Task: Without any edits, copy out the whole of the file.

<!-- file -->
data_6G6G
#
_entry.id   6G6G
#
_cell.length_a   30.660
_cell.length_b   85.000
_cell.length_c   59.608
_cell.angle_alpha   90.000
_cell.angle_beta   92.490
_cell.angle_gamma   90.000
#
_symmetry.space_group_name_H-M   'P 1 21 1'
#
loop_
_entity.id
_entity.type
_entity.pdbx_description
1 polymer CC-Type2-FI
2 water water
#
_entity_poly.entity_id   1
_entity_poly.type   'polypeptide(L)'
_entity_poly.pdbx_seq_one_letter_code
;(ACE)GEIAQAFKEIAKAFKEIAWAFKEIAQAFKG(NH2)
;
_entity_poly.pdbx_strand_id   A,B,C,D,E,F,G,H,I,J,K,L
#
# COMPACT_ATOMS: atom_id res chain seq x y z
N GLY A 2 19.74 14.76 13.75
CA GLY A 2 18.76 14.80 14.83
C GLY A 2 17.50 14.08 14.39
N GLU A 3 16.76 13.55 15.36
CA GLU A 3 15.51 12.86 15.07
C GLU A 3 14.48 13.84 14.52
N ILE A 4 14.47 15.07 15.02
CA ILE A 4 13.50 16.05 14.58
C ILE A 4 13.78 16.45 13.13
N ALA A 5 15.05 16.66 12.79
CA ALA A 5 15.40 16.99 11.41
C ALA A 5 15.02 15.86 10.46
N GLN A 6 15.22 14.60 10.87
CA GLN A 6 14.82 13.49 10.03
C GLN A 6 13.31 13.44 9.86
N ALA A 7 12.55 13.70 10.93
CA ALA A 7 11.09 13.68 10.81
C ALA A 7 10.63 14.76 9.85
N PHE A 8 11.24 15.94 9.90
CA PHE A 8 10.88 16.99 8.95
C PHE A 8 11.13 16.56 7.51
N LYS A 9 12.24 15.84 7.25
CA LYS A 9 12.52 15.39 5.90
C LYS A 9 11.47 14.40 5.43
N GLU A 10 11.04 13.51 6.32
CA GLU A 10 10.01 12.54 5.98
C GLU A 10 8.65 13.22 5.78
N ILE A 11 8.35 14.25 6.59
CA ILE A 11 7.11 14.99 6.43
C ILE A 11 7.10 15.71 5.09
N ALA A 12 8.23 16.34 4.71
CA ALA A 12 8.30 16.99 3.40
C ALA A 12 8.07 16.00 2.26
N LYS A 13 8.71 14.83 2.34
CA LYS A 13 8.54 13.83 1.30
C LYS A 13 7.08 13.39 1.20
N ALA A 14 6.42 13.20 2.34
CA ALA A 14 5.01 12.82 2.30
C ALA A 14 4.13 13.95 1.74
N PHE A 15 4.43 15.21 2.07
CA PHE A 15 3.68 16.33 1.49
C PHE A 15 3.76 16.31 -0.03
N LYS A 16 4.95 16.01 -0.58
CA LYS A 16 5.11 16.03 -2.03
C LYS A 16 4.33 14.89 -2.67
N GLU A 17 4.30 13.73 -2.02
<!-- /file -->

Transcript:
data_6G6G
#
_entry.id   6G6G
#
_cell.length_a   30.660
_cell.length_b   85.000
_cell.length_c   59.608
_cell.angle_alpha   90.000
_cell.angle_beta   92.490
_cell.angle_gamma   90.000
#
_symmetry.space_group_name_H-M   'P 1 21 1'
#
loop_
_entity.id
_entity.type
_entity.pdbx_description
1 polymer CC-Type2-FI
2 water water
#
_entity_poly.entity_id   1
_entity_poly.type   'polypeptide(L)'
_entity_poly.pdbx_seq_one_letter_code
;(ACE)GEIAQAFKEIAKAFKEIAWAFKEIAQAFKG(NH2)
;
_entity_poly.pdbx_strand_id   A,B,C,D,E,F,G,H,I,J,K,L
#
# COMPACT_ATOMS: atom_id res chain seq x y z
N GLY A 2 19.74 14.76 13.75
CA GLY A 2 18.76 14.80 14.83
C GLY A 2 17.50 14.08 14.39
N GLU A 3 16.76 13.55 15.36
CA GLU A 3 15.51 12.86 15.07
C GLU A 3 14.48 13.84 14.52
N ILE A 4 14.47 15.07 15.02
CA ILE A 4 13.50 16.05 14.58
C ILE A 4 13.78 16.45 13.13
N ALA A 5 15.05 16.66 12.79
CA ALA A 5 15.40 16.99 11.41
C ALA A 5 15.02 15.86 10.46
N GLN A 6 15.22 14.60 10.87
CA GLN A 6 14.82 13.49 10.03
C GLN A 6 13.31 13.44 9.86
N ALA A 7 12.55 13.70 10.93
CA ALA A 7 11.09 13.68 10.81
C ALA A 7 10.63 14.76 9.85
N PHE A 8 11.24 15.94 9.90
CA PHE A 8 10.88 16.99 8.95
C PHE A 8 11.13 16.56 7.51
N LYS A 9 12.24 15.84 7.25
CA LYS A 9 12.52 15.39 5.90
C LYS A 9 11.47 14.40 5.43
N GLU A 10 11.04 13.51 6.32
CA GLU A 10 10.01 12.54 5.98
C GLU A 10 8.65 13.22 5.78
N ILE A 11 8.35 14.25 6.59
CA ILE A 11 7.11 14.99 6.43
C ILE A 11 7.10 15.71 5.09
N ALA A 12 8.23 16.34 4.71
CA ALA A 12 8.30 16.99 3.40
C ALA A 12 8.07 16.00 2.26
N LYS A 13 8.71 14.83 2.34
CA LYS A 13 8.54 13.83 1.30
C LYS A 13 7.08 13.39 1.20
N ALA A 14 6.42 13.20 2.34
CA ALA A 14 5.01 12.82 2.30
C ALA A 14 4.13 13.95 1.74
N PHE A 15 4.43 15.21 2.07
CA PHE A 15 3.68 16.33 1.49
C PHE A 15 3.76 16.31 -0.03
N LYS A 16 4.95 16.01 -0.58
CA LYS A 16 5.11 16.03 -2.03
C LYS A 16 4.33 14.89 -2.67
N GLU A 17 4.30 13.73 -2.02